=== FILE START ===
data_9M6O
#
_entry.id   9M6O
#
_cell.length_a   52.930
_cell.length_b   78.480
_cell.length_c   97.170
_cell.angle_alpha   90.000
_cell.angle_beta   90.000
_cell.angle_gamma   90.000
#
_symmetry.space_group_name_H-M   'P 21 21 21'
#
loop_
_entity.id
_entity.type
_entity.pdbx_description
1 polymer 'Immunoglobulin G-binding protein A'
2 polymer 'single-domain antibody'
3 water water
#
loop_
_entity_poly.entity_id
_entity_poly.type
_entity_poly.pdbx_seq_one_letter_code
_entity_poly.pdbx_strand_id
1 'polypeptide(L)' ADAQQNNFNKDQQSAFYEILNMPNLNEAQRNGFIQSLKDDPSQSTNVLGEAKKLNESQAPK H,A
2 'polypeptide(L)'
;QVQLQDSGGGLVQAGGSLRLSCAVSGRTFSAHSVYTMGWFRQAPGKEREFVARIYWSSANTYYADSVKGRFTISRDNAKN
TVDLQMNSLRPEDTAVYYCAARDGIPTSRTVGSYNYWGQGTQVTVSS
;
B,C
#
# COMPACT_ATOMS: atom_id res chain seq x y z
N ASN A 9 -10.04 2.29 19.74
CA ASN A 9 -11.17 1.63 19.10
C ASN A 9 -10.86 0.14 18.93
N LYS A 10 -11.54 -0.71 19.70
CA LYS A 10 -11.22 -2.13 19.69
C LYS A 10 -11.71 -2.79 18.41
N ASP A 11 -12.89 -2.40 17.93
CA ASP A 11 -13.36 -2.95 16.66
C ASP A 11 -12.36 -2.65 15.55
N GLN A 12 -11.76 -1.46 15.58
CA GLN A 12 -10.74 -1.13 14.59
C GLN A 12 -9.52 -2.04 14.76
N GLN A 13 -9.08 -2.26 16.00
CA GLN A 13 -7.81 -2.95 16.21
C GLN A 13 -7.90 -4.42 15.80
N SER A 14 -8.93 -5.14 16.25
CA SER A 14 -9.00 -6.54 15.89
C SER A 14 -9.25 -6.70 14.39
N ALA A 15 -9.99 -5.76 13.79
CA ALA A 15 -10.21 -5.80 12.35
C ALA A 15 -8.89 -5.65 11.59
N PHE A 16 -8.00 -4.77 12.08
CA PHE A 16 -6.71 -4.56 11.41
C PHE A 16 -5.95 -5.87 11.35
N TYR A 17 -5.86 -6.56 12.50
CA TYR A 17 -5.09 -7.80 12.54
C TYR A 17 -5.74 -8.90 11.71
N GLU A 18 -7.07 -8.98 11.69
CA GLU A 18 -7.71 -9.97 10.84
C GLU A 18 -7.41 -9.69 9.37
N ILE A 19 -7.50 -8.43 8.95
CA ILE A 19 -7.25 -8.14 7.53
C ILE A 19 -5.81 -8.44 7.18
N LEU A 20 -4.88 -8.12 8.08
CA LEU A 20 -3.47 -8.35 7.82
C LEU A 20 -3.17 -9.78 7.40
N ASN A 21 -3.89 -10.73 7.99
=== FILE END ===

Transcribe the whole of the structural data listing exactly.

data_9M6O
#
_entry.id   9M6O
#
_cell.length_a   52.930
_cell.length_b   78.480
_cell.length_c   97.170
_cell.angle_alpha   90.000
_cell.angle_beta   90.000
_cell.angle_gamma   90.000
#
_symmetry.space_group_name_H-M   'P 21 21 21'
#
loop_
_entity.id
_entity.type
_entity.pdbx_description
1 polymer 'Immunoglobulin G-binding protein A'
2 polymer 'single-domain antibody'
3 water water
#
loop_
_entity_poly.entity_id
_entity_poly.type
_entity_poly.pdbx_seq_one_letter_code
_entity_poly.pdbx_strand_id
1 'polypeptide(L)' ADAQQNNFNKDQQSAFYEILNMPNLNEAQRNGFIQSLKDDPSQSTNVLGEAKKLNESQAPK H,A
2 'polypeptide(L)'
;QVQLQDSGGGLVQAGGSLRLSCAVSGRTFSAHSVYTMGWFRQAPGKEREFVARIYWSSANTYYADSVKGRFTISRDNAKN
TVDLQMNSLRPEDTAVYYCAARDGIPTSRTVGSYNYWGQGTQVTVSS
;
B,C
#
# COMPACT_ATOMS: atom_id res chain seq x y z
N ASN A 9 -10.04 2.29 19.74
CA ASN A 9 -11.17 1.63 19.10
C ASN A 9 -10.86 0.14 18.93
N LYS A 10 -11.54 -0.71 19.70
CA LYS A 10 -11.22 -2.13 19.69
C LYS A 10 -11.71 -2.79 18.41
N ASP A 11 -12.89 -2.40 17.93
CA ASP A 11 -13.36 -2.95 16.66
C ASP A 11 -12.36 -2.65 15.55
N GLN A 12 -11.76 -1.46 15.58
CA GLN A 12 -10.74 -1.13 14.59
C GLN A 12 -9.52 -2.04 14.76
N GLN A 13 -9.08 -2.26 16.00
CA GLN A 13 -7.81 -2.95 16.21
C GLN A 13 -7.90 -4.42 15.80
N SER A 14 -8.93 -5.14 16.25
CA SER A 14 -9.00 -6.54 15.89
C SER A 14 -9.25 -6.70 14.39
N ALA A 15 -9.99 -5.76 13.79
CA ALA A 15 -10.21 -5.80 12.35
C ALA A 15 -8.89 -5.65 11.59
N PHE A 16 -8.00 -4.77 12.08
CA PHE A 16 -6.71 -4.56 11.41
C PHE A 16 -5.95 -5.87 11.35
N TYR A 17 -5.86 -6.56 12.50
CA TYR A 17 -5.09 -7.80 12.54
C TYR A 17 -5.74 -8.90 11.71
N GLU A 18 -7.07 -8.98 11.69
CA GLU A 18 -7.71 -9.97 10.84
C GLU A 18 -7.41 -9.69 9.37
N ILE A 19 -7.50 -8.43 8.95
CA ILE A 19 -7.25 -8.14 7.53
C ILE A 19 -5.81 -8.44 7.18
N LEU A 20 -4.88 -8.12 8.08
CA LEU A 20 -3.47 -8.35 7.82
C LEU A 20 -3.17 -9.78 7.40
N ASN A 21 -3.89 -10.73 7.99